First Glove, Now Googs


WALTHAM - In his first appearance as a Celtic, Tom Gugliotta appeared more prop than player at a press conference yesterday afternoon. After director of basketball operations Danny Ainge spent all of three minutes discussing the Gary Payton trade next to an empty chair and a microphone, the team's PR staff paraded in Gugliotta, who signed a one-year deal worth $2.6 million with the Celtics yesterday.

"Boston gave me a good opportunity to play," said Gugliotta. "The whole process I went through with Danny and [coach] Doc Rivers, speaking to them, made me feel very comfortable coming here and knowing what my role is. It was kind of a gut feeling. And the Boston Celtics didn't hurt - that's still a lure for NBA players."

   Not only was the veteran big man eager and on time for his physical, he gladly shared details from the exam, noting how the integrity of his surgically repaired left knee impressed team doctors. That was good news considering he ruptured three ligaments and tore cartilage in the knee on March 10, 2000, then returned too soon from the injury, sidetracking a successful career that included an All-Star appearance in 1997 with Minnesota. He has spent the last 2 1/2 years retraining his body to work properly when jumping, cutting, and running. He now feels as confident as he did before the injury.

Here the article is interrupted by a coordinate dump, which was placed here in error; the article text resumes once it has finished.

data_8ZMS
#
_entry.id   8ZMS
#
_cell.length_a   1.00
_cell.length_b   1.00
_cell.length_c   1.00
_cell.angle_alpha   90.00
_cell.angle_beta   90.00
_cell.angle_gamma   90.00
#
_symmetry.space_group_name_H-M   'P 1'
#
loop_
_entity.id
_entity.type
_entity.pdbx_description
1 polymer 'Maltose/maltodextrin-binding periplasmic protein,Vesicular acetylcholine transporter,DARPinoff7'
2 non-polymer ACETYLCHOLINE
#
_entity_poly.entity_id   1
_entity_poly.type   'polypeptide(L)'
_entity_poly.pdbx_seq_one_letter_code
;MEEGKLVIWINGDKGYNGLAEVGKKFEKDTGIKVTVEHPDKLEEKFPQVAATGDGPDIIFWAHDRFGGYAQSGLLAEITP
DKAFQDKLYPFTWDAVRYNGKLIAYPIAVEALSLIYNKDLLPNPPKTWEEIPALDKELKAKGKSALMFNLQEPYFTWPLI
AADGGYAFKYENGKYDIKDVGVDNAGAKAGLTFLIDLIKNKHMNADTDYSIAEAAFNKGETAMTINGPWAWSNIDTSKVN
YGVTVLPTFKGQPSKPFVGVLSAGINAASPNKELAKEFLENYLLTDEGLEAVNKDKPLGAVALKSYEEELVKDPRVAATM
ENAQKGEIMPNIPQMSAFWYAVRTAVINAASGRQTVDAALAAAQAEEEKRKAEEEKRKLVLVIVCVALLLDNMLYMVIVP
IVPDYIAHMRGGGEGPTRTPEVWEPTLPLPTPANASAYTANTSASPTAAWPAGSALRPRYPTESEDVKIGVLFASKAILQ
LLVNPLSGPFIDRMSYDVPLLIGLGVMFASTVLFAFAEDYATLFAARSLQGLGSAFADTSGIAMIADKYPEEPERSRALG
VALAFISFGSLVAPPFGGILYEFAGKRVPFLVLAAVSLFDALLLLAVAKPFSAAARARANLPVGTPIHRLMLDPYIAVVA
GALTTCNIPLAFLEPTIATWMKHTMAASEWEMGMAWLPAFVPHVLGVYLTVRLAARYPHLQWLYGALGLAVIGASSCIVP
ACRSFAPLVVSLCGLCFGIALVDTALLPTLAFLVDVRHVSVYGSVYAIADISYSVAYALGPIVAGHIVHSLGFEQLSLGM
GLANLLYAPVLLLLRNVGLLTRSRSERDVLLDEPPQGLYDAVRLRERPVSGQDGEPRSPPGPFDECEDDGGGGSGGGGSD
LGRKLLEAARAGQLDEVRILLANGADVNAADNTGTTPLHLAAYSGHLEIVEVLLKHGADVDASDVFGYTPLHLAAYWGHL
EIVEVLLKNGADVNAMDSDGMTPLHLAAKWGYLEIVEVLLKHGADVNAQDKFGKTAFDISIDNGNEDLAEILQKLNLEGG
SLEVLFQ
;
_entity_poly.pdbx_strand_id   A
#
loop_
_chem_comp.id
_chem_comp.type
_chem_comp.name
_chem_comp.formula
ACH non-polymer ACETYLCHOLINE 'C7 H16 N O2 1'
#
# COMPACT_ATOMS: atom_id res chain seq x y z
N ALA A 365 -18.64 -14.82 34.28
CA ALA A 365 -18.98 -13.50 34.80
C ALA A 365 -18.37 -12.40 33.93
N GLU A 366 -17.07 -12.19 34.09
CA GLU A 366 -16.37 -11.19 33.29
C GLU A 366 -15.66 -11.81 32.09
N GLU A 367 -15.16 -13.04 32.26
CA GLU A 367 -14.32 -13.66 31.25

Gugliotta believes he can earn big minutes and make big contributions to Boston, though he averaged only 2.9 points, 3.4 rebounds, and 14.9 minutes splitting the 2003-04 season between Phoenix and Utah. It was during Gugliotta's nearly six-year stint with the Suns (1998-2004) that Ainge, in his capacity as Phoenix's coach, got a close-up look at the 6-foot-10-inch, 240-pound forward.

"I don't want anybody to promise me minutes," said Gugliotta. "You have to earn minutes, and obviously Danny thinks I might be able to earn minutes, otherwise I wouldn't be here. I'm hoping to be capable of playing 20 to 30-35 minutes a game, depending on who's in foul trouble. I know I'll get a chance and I feel very comfortable I will be able to do it."

After 12 seasons in the NBA, Gugliotta expects to bring veteran leadership and professionalism to the Celtics. That's why coaches who have had Gugliotta on their roster pursued him during free agency, including Scott Skiles in Chicago, Flip Saunders in Minnesota, and Portland GM John Nash, who selected Gugliotta sixth overall for Washington in the 1992 NBA draft.

Ainge sees Gugliotta as a strong rebounder and defender, a player who will fit the Celtics' style because he can front the post and blitz pick-and-rolls, a complement to Mark Blount and Raef LaFrentz.

Offensively, Rivers wants to implement Sacramento-style ball, which Ainge sees as another good fit for Gugliotta: big men catching the ball at the high post and guards cutting.

Those coaches, said Ainge, "know who Tom is, his capabilities as a player, his leadership abilities, his desire to play, his love for the game and his ability to complement other people. His greatest qualities are his intensity and his basketball instinct. I think that Tom is a player that can really complement Paul Pierce, Gary Payton, those type of players. He's a passer, he can shoot it, and he can think the game."

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